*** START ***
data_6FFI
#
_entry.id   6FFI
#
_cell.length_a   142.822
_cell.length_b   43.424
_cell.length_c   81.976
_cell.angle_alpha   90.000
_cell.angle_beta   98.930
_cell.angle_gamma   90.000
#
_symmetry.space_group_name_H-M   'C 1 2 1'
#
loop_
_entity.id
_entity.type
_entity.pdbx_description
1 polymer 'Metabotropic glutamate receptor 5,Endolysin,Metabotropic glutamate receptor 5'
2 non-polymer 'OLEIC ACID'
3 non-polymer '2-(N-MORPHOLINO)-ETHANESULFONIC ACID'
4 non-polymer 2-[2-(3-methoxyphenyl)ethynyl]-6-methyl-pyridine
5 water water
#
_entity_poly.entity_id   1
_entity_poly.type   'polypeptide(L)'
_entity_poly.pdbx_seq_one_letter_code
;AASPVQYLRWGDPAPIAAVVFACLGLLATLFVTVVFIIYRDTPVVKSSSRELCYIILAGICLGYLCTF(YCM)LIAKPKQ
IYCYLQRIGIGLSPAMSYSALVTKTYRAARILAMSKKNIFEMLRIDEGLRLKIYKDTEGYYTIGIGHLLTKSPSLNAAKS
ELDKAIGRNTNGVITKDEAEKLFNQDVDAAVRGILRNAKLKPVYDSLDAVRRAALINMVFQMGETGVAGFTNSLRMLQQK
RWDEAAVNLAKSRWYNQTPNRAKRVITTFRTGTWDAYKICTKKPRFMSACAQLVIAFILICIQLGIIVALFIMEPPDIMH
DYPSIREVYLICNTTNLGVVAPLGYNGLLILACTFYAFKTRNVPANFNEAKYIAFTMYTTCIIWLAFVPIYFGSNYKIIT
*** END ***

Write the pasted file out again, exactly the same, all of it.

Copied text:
data_6FFI
#
_entry.id   6FFI
#
_cell.length_a   142.822
_cell.length_b   43.424
_cell.length_c   81.976
_cell.angle_alpha   90.000
_cell.angle_beta   98.930
_cell.angle_gamma   90.000
#
_symmetry.space_group_name_H-M   'C 1 2 1'
#
loop_
_entity.id
_entity.type
_entity.pdbx_description
1 polymer 'Metabotropic glutamate receptor 5,Endolysin,Metabotropic glutamate receptor 5'
2 non-polymer 'OLEIC ACID'
3 non-polymer '2-(N-MORPHOLINO)-ETHANESULFONIC ACID'
4 non-polymer 2-[2-(3-methoxyphenyl)ethynyl]-6-methyl-pyridine
5 water water
#
_entity_poly.entity_id   1
_entity_poly.type   'polypeptide(L)'
_entity_poly.pdbx_seq_one_letter_code
;AASPVQYLRWGDPAPIAAVVFACLGLLATLFVTVVFIIYRDTPVVKSSSRELCYIILAGICLGYLCTF(YCM)LIAKPKQ
IYCYLQRIGIGLSPAMSYSALVTKTYRAARILAMSKKNIFEMLRIDEGLRLKIYKDTEGYYTIGIGHLLTKSPSLNAAKS
ELDKAIGRNTNGVITKDEAEKLFNQDVDAAVRGILRNAKLKPVYDSLDAVRRAALINMVFQMGETGVAGFTNSLRMLQQK
RWDEAAVNLAKSRWYNQTPNRAKRVITTFRTGTWDAYKICTKKPRFMSACAQLVIAFILICIQLGIIVALFIMEPPDIMH
DYPSIREVYLICNTTNLGVVAPLGYNGLLILACTFYAFKTRNVPANFNEAKYIAFTMYTTCIIWLAFVPIYFGSNYKIIT